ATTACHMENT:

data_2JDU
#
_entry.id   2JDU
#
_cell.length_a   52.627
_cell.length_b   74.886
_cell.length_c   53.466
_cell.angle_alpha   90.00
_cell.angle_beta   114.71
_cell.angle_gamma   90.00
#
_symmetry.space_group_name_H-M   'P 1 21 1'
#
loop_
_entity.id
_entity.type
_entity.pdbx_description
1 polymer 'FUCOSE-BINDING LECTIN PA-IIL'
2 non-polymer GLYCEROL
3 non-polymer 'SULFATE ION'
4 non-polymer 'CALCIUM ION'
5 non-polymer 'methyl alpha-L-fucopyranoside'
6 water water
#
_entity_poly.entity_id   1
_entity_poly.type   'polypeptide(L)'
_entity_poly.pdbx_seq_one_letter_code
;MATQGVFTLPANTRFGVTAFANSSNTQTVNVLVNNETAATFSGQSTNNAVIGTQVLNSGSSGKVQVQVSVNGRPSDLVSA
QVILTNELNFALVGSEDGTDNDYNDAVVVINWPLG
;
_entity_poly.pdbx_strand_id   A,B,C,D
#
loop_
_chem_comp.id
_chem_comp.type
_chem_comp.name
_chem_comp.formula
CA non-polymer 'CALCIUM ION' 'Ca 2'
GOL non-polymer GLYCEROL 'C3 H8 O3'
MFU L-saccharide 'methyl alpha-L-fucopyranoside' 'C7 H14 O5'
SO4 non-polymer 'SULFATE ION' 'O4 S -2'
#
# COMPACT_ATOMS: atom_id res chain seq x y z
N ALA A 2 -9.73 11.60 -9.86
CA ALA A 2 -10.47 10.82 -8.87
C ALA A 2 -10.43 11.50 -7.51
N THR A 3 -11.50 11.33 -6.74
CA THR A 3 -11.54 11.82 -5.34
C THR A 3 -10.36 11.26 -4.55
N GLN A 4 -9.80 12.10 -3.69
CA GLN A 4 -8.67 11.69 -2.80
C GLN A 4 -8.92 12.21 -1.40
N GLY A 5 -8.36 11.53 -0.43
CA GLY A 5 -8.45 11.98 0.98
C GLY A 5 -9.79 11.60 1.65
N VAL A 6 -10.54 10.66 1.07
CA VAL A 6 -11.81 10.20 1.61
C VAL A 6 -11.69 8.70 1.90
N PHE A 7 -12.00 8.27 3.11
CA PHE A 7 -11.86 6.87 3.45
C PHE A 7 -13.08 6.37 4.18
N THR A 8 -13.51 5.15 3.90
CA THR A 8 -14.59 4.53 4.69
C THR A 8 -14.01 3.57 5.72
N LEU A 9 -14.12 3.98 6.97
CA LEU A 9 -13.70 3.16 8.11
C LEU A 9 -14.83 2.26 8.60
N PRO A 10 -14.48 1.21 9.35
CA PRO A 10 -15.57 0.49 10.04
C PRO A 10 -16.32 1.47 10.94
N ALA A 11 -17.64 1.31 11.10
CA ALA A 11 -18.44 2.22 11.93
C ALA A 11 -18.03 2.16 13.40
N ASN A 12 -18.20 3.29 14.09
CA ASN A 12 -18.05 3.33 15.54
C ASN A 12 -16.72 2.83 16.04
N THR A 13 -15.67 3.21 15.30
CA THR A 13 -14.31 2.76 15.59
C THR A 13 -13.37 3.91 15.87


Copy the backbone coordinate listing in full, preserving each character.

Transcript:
data_2JDU
#
_entry.id   2JDU
#
_cell.length_a   52.627
_cell.length_b   74.886
_cell.length_c   53.466
_cell.angle_alpha   90.00
_cell.angle_beta   114.71
_cell.angle_gamma   90.00
#
_symmetry.space_group_name_H-M   'P 1 21 1'
#
loop_
_entity.id
_entity.type
_entity.pdbx_description
1 polymer 'FUCOSE-BINDING LECTIN PA-IIL'
2 non-polymer GLYCEROL
3 non-polymer 'SULFATE ION'
4 non-polymer 'CALCIUM ION'
5 non-polymer 'methyl alpha-L-fucopyranoside'
6 water water
#
_entity_poly.entity_id   1
_entity_poly.type   'polypeptide(L)'
_entity_poly.pdbx_seq_one_letter_code
;MATQGVFTLPANTRFGVTAFANSSNTQTVNVLVNNETAATFSGQSTNNAVIGTQVLNSGSSGKVQVQVSVNGRPSDLVSA
QVILTNELNFALVGSEDGTDNDYNDAVVVINWPLG
;
_entity_poly.pdbx_strand_id   A,B,C,D
#
loop_
_chem_comp.id
_chem_comp.type
_chem_comp.name
_chem_comp.formula
CA non-polymer 'CALCIUM ION' 'Ca 2'
GOL non-polymer GLYCEROL 'C3 H8 O3'
MFU L-saccharide 'methyl alpha-L-fucopyranoside' 'C7 H14 O5'
SO4 non-polymer 'SULFATE ION' 'O4 S -2'
#
# COMPACT_ATOMS: atom_id res chain seq x y z
N ALA A 2 -9.73 11.60 -9.86
CA ALA A 2 -10.47 10.82 -8.87
C ALA A 2 -10.43 11.50 -7.51
N THR A 3 -11.50 11.33 -6.74
CA THR A 3 -11.54 11.82 -5.34
C THR A 3 -10.36 11.26 -4.55
N GLN A 4 -9.80 12.10 -3.69
CA GLN A 4 -8.67 11.69 -2.80
C GLN A 4 -8.92 12.21 -1.40
N GLY A 5 -8.36 11.53 -0.43
CA GLY A 5 -8.45 11.98 0.98
C GLY A 5 -9.79 11.60 1.65
N VAL A 6 -10.54 10.66 1.07
CA VAL A 6 -11.81 10.20 1.61
C VAL A 6 -11.69 8.70 1.90
N PHE A 7 -12.00 8.27 3.11
CA PHE A 7 -11.86 6.87 3.45
C PHE A 7 -13.08 6.37 4.18
N THR A 8 -13.51 5.15 3.90
CA THR A 8 -14.59 4.53 4.69
C THR A 8 -14.01 3.57 5.72
N LEU A 9 -14.12 3.98 6.97
CA LEU A 9 -13.70 3.16 8.11
C LEU A 9 -14.83 2.26 8.60
N PRO A 10 -14.48 1.21 9.35
CA PRO A 10 -15.57 0.49 10.04
C PRO A 10 -16.32 1.47 10.94
N ALA A 11 -17.64 1.31 11.10
CA ALA A 11 -18.44 2.22 11.93
C ALA A 11 -18.03 2.16 13.40
N ASN A 12 -18.20 3.29 14.09
CA ASN A 12 -18.05 3.33 15.54
C ASN A 12 -16.72 2.83 16.04
N THR A 13 -15.67 3.21 15.30
CA THR A 13 -14.31 2.76 15.59
C THR A 13 -13.37 3.91 15.87